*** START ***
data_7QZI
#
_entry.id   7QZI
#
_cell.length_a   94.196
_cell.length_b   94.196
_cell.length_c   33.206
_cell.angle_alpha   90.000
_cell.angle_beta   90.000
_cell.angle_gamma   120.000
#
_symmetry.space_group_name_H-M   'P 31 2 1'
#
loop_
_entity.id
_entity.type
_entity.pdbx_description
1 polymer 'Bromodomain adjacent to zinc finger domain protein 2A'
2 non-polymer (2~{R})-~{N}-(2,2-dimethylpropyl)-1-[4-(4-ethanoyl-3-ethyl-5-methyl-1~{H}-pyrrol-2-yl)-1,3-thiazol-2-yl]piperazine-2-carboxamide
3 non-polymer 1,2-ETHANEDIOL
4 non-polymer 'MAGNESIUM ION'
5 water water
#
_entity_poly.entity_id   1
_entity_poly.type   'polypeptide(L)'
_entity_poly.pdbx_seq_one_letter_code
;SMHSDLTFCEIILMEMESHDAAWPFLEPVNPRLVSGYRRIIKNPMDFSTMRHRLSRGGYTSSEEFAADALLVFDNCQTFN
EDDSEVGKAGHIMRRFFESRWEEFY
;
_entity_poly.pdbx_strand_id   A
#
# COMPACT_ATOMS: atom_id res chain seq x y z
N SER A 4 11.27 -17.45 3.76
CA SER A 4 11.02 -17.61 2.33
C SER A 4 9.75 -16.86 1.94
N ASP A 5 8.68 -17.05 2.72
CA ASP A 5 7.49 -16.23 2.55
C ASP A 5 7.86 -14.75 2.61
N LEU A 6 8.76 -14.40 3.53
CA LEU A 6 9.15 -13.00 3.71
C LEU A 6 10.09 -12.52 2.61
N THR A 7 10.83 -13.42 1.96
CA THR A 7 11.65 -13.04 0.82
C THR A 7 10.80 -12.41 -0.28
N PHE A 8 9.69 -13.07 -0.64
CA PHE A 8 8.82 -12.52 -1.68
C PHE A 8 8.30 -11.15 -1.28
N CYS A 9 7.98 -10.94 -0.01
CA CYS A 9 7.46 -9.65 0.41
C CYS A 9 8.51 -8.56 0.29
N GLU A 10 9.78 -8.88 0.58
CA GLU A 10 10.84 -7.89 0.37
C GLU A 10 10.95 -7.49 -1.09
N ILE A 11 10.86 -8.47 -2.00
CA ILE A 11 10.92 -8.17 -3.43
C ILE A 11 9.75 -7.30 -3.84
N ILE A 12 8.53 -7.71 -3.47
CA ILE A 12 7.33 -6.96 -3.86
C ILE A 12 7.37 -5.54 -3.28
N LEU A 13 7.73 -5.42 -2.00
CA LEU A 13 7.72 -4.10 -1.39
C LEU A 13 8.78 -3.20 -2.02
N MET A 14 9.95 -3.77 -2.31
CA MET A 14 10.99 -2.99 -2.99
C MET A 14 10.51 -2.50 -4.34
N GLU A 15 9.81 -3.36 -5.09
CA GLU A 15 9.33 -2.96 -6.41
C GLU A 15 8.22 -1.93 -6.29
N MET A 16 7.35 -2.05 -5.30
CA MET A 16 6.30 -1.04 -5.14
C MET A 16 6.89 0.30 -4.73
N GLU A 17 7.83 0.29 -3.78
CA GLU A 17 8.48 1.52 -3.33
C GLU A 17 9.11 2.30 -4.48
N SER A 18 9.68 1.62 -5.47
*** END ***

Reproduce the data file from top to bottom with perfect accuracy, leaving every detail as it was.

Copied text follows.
data_7QZI
#
_entry.id   7QZI
#
_cell.length_a   94.196
_cell.length_b   94.196
_cell.length_c   33.206
_cell.angle_alpha   90.000
_cell.angle_beta   90.000
_cell.angle_gamma   120.000
#
_symmetry.space_group_name_H-M   'P 31 2 1'
#
loop_
_entity.id
_entity.type
_entity.pdbx_description
1 polymer 'Bromodomain adjacent to zinc finger domain protein 2A'
2 non-polymer (2~{R})-~{N}-(2,2-dimethylpropyl)-1-[4-(4-ethanoyl-3-ethyl-5-methyl-1~{H}-pyrrol-2-yl)-1,3-thiazol-2-yl]piperazine-2-carboxamide
3 non-polymer 1,2-ETHANEDIOL
4 non-polymer 'MAGNESIUM ION'
5 water water
#
_entity_poly.entity_id   1
_entity_poly.type   'polypeptide(L)'
_entity_poly.pdbx_seq_one_letter_code
;SMHSDLTFCEIILMEMESHDAAWPFLEPVNPRLVSGYRRIIKNPMDFSTMRHRLSRGGYTSSEEFAADALLVFDNCQTFN
EDDSEVGKAGHIMRRFFESRWEEFY
;
_entity_poly.pdbx_strand_id   A
#
# COMPACT_ATOMS: atom_id res chain seq x y z
N SER A 4 11.27 -17.45 3.76
CA SER A 4 11.02 -17.61 2.33
C SER A 4 9.75 -16.86 1.94
N ASP A 5 8.68 -17.05 2.72
CA ASP A 5 7.49 -16.23 2.55
C ASP A 5 7.86 -14.75 2.61
N LEU A 6 8.76 -14.40 3.53
CA LEU A 6 9.15 -13.00 3.71
C LEU A 6 10.09 -12.52 2.61
N THR A 7 10.83 -13.42 1.96
CA THR A 7 11.65 -13.04 0.82
C THR A 7 10.80 -12.41 -0.28
N PHE A 8 9.69 -13.07 -0.64
CA PHE A 8 8.82 -12.52 -1.68
C PHE A 8 8.30 -11.15 -1.28
N CYS A 9 7.98 -10.94 -0.01
CA CYS A 9 7.46 -9.65 0.41
C CYS A 9 8.51 -8.56 0.29
N GLU A 10 9.78 -8.88 0.58
CA GLU A 10 10.84 -7.89 0.37
C GLU A 10 10.95 -7.49 -1.09
N ILE A 11 10.86 -8.47 -2.00
CA ILE A 11 10.92 -8.17 -3.43
C ILE A 11 9.75 -7.30 -3.84
N ILE A 12 8.53 -7.71 -3.47
CA ILE A 12 7.33 -6.96 -3.86
C ILE A 12 7.37 -5.54 -3.28
N LEU A 13 7.73 -5.42 -2.00
CA LEU A 13 7.72 -4.10 -1.39
C LEU A 13 8.78 -3.20 -2.02
N MET A 14 9.95 -3.77 -2.31
CA MET A 14 10.99 -2.99 -2.99
C MET A 14 10.51 -2.50 -4.34
N GLU A 15 9.81 -3.36 -5.09
CA GLU A 15 9.33 -2.96 -6.41
C GLU A 15 8.22 -1.93 -6.29
N MET A 16 7.35 -2.05 -5.30
CA MET A 16 6.30 -1.04 -5.14
C MET A 16 6.89 0.30 -4.73
N GLU A 17 7.83 0.29 -3.78
CA GLU A 17 8.48 1.52 -3.33
C GLU A 17 9.11 2.30 -4.48
N SER A 18 9.68 1.62 -5.47